New political magazine promises to take account of changing landscape

Former Esquire and Daily Telegraph staff are launching a monthly political magazine that claims to take account of shifting left and right alliances.

Former associate editor of The Daily Telegraph, Daniel Johnson will be the editor of Standpoint magazine. The publisher will be former Esquire editor Simon Tiffin.

Standpoint is funded by independent think-tank the Social Affairs Unit, and will be on the newsstands on 29 May, with an initial print run of 30,000.

Johnson said: ‘We’re the first major magazine to be launched in the last 12 years in this area, in particular since 9/11. We feel that unlike older magazines that were launched at an earlier time, we don’t have any baggage so we can take into account the way the whole political, intellectual landscape has changed – the old left and right alliances have shifted.”

The magazine, which Johnson said is strictly non-partisan, is set to be a mix of politics and culture, with a heavy emphasis on celebrating western civilisation, something he feels his competitors fail to do. ‘It will be quite staunch in its defence of the values and achievements of the West, such as freedom of speech, the importance of the individual, religious freedom and tolerance. We don’t think anyone else is doing this at the moment, standing up for these achievements.”

The magazine was designed by former Guardian design director Simon Esterson, who recently overhaul the New Statesman, and the magazine’s art director Ingrid Shields.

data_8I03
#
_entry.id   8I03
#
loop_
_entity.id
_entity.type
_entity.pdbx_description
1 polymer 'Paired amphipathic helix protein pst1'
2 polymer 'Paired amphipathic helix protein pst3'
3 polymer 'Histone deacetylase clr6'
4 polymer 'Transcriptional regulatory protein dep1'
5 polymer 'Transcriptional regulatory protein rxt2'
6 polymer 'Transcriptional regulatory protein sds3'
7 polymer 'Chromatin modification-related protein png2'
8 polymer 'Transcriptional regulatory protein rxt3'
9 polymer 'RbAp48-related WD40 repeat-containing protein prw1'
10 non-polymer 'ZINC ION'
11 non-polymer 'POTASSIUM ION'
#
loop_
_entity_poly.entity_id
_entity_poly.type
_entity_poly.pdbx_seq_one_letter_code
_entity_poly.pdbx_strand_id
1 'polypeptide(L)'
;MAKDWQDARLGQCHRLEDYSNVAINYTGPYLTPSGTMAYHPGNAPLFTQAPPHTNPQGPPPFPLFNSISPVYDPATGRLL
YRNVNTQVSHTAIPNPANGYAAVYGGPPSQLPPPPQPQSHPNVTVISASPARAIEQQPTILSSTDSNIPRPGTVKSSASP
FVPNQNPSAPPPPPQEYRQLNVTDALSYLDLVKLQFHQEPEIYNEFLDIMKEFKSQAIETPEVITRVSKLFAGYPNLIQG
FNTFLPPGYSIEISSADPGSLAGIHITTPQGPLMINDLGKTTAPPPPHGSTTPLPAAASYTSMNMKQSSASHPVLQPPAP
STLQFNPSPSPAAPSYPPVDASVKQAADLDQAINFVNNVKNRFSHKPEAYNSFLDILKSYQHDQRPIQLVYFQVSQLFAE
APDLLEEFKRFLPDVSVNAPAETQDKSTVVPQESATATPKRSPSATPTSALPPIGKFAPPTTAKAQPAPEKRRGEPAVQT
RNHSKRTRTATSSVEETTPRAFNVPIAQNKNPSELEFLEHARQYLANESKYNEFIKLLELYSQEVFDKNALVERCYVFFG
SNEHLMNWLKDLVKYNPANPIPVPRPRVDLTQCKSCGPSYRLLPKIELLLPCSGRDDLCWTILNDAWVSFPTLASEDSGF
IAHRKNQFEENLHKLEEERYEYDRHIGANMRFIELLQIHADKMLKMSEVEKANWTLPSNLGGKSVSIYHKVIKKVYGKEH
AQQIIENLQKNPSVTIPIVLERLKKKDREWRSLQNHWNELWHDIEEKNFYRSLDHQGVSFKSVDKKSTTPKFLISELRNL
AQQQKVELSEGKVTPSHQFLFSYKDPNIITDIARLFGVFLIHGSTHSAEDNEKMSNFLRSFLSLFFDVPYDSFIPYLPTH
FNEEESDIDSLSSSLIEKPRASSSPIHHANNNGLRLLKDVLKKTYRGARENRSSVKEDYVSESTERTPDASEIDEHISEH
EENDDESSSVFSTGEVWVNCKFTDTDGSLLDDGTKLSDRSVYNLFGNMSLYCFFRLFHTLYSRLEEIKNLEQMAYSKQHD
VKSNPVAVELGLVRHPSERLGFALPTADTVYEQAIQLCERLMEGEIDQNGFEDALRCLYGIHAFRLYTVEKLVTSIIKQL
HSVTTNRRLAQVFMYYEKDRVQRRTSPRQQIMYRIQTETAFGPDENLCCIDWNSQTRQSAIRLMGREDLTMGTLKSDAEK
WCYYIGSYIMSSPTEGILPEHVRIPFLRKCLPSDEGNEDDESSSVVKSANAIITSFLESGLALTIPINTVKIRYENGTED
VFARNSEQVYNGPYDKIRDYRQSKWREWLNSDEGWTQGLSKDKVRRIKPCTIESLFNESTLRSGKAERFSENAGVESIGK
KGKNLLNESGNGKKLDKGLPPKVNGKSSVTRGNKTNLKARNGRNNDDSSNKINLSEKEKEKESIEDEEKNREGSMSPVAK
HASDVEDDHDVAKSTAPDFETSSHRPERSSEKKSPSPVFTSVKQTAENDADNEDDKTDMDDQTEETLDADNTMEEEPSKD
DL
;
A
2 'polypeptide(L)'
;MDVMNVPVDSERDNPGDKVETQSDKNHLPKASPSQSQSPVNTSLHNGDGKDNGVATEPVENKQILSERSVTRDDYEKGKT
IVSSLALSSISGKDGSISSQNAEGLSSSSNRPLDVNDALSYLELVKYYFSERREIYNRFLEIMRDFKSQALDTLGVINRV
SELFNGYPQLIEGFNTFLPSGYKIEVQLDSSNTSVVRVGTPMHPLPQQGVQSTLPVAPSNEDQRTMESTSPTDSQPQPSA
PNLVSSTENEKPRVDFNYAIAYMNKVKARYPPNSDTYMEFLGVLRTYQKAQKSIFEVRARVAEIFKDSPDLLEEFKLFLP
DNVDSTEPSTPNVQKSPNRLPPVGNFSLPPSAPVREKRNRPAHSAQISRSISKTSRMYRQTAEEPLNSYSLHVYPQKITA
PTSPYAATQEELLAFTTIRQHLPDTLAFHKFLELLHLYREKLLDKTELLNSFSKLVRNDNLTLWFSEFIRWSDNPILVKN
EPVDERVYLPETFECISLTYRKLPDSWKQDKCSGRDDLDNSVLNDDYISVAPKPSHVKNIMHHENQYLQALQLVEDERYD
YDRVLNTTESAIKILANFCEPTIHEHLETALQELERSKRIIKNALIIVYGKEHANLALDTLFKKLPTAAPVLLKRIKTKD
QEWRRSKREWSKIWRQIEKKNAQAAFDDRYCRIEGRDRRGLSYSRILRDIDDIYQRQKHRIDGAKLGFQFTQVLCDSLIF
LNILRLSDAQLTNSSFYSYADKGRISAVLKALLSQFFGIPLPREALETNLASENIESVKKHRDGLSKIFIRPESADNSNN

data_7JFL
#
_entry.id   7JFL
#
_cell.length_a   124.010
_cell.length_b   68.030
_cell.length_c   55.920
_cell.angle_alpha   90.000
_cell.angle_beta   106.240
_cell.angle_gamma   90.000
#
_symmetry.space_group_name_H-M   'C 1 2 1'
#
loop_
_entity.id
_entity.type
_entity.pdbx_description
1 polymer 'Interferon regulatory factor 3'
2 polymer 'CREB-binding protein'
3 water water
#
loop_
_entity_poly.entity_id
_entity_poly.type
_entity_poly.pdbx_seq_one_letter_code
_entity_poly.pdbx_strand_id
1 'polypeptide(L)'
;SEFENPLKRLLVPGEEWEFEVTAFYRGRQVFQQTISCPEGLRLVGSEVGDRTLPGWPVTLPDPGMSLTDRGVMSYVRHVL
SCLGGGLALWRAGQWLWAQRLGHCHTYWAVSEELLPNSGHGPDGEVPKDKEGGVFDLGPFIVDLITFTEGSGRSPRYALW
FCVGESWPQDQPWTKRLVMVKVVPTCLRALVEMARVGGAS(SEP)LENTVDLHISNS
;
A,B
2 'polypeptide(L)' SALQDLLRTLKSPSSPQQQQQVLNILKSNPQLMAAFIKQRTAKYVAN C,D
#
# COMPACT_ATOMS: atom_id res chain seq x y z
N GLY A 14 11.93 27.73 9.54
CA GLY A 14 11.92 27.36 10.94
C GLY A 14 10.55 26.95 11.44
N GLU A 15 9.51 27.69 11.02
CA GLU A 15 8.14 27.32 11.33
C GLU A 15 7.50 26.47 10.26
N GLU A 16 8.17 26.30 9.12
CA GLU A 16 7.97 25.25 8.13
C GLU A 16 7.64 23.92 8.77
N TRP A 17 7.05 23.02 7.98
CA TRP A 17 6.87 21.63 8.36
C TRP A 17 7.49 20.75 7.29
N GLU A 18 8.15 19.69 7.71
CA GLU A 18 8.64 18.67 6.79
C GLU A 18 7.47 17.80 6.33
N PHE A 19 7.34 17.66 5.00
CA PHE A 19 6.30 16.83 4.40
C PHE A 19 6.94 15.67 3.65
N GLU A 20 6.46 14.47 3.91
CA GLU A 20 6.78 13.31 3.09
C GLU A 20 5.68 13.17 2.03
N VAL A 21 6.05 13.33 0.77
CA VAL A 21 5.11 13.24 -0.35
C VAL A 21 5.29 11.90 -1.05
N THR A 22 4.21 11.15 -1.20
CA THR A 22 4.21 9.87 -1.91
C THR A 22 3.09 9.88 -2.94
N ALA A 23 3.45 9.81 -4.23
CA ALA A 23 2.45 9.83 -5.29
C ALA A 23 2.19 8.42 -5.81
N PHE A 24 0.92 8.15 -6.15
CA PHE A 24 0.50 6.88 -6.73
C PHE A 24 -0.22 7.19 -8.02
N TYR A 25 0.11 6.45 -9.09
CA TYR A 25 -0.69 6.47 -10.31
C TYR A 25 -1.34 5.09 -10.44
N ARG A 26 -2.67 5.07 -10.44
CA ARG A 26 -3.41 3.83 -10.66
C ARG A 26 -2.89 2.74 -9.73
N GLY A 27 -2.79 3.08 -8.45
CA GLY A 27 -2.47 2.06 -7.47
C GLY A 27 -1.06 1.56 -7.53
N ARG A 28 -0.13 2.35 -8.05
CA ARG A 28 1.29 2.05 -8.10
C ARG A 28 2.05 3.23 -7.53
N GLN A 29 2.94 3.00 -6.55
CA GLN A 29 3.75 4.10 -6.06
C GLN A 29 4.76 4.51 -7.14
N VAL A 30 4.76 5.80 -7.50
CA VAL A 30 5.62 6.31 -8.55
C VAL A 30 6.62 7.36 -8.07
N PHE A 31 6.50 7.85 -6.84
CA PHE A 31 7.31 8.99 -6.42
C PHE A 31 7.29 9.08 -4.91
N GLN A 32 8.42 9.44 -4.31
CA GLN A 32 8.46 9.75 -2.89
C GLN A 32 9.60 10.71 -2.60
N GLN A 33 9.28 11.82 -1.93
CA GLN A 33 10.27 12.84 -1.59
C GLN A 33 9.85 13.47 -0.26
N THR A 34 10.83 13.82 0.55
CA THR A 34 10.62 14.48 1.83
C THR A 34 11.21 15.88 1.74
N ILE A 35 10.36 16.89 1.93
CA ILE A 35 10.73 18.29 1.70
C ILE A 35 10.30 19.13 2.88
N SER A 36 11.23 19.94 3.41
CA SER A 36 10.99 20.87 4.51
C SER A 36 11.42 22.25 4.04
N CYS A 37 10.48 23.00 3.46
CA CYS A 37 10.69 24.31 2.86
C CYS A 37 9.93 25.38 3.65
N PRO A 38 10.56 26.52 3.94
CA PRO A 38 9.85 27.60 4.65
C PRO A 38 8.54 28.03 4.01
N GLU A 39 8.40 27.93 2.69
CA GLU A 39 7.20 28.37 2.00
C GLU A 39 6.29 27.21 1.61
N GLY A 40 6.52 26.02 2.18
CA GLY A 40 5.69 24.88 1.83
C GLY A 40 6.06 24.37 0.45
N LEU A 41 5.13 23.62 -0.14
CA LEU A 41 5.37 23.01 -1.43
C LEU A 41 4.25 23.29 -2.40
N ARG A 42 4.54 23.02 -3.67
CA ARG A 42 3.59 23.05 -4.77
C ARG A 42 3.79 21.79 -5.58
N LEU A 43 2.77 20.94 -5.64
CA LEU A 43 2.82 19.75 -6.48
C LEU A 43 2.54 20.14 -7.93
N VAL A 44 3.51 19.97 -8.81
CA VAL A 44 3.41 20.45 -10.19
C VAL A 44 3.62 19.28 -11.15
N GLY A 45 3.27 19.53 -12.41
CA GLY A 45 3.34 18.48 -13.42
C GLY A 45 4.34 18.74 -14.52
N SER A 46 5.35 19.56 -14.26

Johnson, we left the Telegraph in 2005, will head up an editorial staff of around six.

Johnson said he feels that the internet hasn’t affected political and cultural magazines as much as it has newspapers, and that this type of magazine is flourishing in America. ‘They’ve all weathered the storm of the internet remarkably well, which gives me great hope as America is ahead of us on most of these things. We can see the future when we look across the Atlantic. My guess is that whilst other types of media will suffer, this type of upmarket magazine caters for the intelligent, cultured, curious reader who is interested in the world around them, and who will always want this kind of magazine.”

A website is set to go live a short time before the magazine hits the newsstand, with some original content and blogging.

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